Yamaguti (1938) described D. alalongae from specimens from the gill arches of Thunnus alalunga (=Thynnus alalunga) that had a forebody that was 6 500 × 630, hindbody 10 000 × 6 000, ovary divided into 2 main branches, each of which has 2 short side branches, 1 ending single and the other in 2 longer branches and with 4 long, slender and sinuous vitelline branches, and eggs that measured 18–20 × 9–10. In 1995, Murugesh and Madhavi redescribed D. alalongae using smaller specimens from the operculum of Thunnus tonggol that had a forebody measuring 1 200–2 400 × 176–320 and hindbody with 3 250–4 280 × 2 420–2 800; ovary with common stem and 2 winding branches and vitellarium with 5–7 terminal branches, and eggs that measured 18–20 × 10–12.

Didymocystis lamotheargumedoi n. sp. differs from both descriptions mainly in having a smaller body size (forebody 800–1 350 × 200–350 and hindbody 1 270–2 750 by 720–2 250), in the number of ovarian branches (5–6) lacking ramifications; in the extension and number of vitelline branches (7–8 ) and in egg length (14–17).

The new species differs from D. exiguus, described from outer wall of the oesophagus of Neothunnus macropterus and from the intestine of Euthynnus yaito by Yamaguti (1970), in having a larger body (forebody 800–1 350 long instead of 160–400 and hindbody 1 270–2 750 by 720–2 250 instead of 500–1 000 by 400–800); in the number of ovarian branches (5–6 rather than 2) and in the number of vitelline branches (7–8 instead of 3–4); and differs also in the habitat (operculum and palate instead of intestine).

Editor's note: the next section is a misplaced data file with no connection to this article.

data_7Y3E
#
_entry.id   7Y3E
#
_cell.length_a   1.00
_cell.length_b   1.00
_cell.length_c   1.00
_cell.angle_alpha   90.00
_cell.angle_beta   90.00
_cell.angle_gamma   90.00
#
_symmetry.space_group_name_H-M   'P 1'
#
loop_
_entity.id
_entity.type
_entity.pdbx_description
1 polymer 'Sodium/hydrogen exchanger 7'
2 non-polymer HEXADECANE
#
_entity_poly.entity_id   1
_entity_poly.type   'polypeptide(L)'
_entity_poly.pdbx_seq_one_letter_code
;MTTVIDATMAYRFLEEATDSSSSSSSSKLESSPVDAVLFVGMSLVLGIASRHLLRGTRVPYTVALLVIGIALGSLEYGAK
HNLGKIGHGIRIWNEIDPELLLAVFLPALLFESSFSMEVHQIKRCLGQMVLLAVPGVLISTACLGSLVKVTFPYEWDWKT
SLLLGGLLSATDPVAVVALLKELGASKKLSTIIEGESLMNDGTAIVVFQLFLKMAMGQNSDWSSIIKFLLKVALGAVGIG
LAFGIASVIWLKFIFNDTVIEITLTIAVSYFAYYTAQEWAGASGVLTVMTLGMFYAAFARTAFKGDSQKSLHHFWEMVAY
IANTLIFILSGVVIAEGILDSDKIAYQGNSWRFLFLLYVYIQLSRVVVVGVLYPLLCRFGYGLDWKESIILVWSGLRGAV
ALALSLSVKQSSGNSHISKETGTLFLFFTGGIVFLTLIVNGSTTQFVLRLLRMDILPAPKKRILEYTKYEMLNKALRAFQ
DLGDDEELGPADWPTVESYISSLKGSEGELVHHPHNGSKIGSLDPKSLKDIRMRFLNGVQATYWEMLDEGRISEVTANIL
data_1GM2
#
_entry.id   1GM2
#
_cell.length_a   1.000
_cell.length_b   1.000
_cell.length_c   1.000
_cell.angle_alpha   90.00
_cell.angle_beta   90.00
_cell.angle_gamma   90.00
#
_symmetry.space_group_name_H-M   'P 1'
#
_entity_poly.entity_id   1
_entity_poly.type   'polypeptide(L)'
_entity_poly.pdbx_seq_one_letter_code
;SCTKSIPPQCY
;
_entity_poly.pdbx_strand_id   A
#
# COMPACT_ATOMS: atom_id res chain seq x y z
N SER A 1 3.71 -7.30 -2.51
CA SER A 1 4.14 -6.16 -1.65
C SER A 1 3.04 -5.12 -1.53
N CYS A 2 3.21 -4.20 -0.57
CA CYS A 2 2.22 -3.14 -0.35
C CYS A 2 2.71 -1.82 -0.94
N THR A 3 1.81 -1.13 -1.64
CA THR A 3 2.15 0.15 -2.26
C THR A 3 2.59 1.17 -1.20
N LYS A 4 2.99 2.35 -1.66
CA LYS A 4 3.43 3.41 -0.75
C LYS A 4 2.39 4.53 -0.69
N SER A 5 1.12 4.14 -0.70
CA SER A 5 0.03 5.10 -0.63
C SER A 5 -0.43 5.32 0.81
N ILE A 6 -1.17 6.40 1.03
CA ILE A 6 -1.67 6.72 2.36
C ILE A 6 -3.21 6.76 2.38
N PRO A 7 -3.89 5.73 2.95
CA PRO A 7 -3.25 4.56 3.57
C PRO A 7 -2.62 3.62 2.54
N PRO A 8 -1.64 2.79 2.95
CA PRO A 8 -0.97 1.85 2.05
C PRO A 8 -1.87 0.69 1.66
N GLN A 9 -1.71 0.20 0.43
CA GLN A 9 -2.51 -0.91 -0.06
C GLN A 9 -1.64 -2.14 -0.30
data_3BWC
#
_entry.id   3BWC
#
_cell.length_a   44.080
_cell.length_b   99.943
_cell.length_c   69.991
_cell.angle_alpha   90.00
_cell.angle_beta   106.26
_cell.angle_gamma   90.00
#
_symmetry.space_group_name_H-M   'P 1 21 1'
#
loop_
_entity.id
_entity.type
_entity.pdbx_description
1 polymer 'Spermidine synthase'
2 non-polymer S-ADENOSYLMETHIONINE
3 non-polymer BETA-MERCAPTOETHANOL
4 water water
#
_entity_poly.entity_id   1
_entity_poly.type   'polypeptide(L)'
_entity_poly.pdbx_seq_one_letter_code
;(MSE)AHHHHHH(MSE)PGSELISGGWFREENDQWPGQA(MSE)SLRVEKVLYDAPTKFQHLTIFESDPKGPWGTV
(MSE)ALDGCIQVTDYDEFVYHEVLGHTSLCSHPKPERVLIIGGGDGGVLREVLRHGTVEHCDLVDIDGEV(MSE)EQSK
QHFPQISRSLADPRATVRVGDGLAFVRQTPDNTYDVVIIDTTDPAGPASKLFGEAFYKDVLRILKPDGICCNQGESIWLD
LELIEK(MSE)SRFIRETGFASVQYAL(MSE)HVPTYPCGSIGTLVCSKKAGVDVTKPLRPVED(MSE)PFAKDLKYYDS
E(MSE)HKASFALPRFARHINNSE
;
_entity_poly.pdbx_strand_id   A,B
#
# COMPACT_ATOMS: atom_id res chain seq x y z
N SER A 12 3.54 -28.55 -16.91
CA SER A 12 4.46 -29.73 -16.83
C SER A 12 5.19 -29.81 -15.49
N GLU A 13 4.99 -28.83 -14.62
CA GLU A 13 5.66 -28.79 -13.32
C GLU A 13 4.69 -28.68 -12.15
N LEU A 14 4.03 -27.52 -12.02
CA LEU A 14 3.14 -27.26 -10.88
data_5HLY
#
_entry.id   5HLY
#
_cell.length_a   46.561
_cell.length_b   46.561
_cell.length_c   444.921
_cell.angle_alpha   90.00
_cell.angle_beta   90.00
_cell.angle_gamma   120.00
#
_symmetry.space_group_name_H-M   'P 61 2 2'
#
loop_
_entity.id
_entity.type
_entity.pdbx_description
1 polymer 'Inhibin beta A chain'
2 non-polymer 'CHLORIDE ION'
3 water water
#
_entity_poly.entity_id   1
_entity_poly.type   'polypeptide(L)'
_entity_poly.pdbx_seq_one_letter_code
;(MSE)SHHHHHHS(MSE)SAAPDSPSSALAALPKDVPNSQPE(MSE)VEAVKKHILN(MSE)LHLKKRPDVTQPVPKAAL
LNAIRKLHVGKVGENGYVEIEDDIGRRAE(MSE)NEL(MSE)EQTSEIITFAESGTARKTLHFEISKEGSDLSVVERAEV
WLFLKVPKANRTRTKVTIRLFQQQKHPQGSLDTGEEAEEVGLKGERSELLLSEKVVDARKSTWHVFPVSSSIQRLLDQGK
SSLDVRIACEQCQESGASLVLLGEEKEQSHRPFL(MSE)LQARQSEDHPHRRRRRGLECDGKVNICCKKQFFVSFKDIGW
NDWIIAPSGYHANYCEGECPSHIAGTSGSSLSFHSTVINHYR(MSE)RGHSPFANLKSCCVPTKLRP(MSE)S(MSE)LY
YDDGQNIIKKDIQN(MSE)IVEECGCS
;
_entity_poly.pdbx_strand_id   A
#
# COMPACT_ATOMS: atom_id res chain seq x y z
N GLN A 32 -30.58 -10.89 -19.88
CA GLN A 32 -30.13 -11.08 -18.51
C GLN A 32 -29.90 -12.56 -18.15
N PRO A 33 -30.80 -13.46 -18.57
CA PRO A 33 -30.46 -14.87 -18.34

The new species differs from D. oesophagicola, described from outer wall of the oesophagus of Thunnus albacares (= Neothunnus macropterus) by Yamaguti (1970), mainly in the number of ovarian branches (5–6 instead of 3) and in the different habitat (operculum and palate instead of oesophagus).

Murugesh and Madhavi (1995) redescribed specimens of D. oesophagicola from Thunnus tonggol and D. exiguus from Auxis thazard and Euthynnus affinis, confirming the differences from D. lamotheargumedoi n. sp.

The new species can be distinguished from all other species of the genus, including those from same hosts and similar habitat, mainly by the ovarian and vitelline branches lacking ramifications.

Yamaguti (1970) characterized and named the different larval and immature stages of didymozoids and described and figured several juvenile forms associated with adults. The first immature form found freely associated with juvenile and adult forms of D. lamotheargumedoi n. sp. is similar to that of Postmonilicaecum, described by Yamaguti (1970), and the second immature stage represents an intermediate stage between Postmonilicaecum and juvenile forms (third immature stage).

Attempts have been made to classify larval didymozoids (Nikolaeva, 1965; Yamaguti, 1970, 1975; Kurochkin and Nikolaeva, 1978), however the proposed schemes were not successful because they were based on variable criteria that change with age.



The authors are grateful to the Instituto de Estudos do Mar Almirante Paulo Moreira (IEAPM) and to Dr. Eliane Gonzalez Rodriguez, head of the Departamento de Oceanografia for use of facilities for examination of fish; to Drs. Eduardo Pimenta and Alice Berbert and to Josué Martins Araújo for help in obtaining fish; to Mariana dos Santos Lopes for her help both in the field and in the laboratory; to Dr. Marcelo Pelajo and Pedro Paulo de Abreu Manso from the Departamento de Patologia, Instituto Oswaldo Cruz for the use of the confocal laser scanning microscope and to Heloisa Maria N. Diniz of the Laboratório de Imagens, Instituto Oswaldo Cruz for assisting with the preparation of plates. The authors are indebted to Dr. S. E. Pozdnyakov, Vladivostok, Russia for providing the reprints of his investigations and to the suggestions of the reviewers.


Literature cited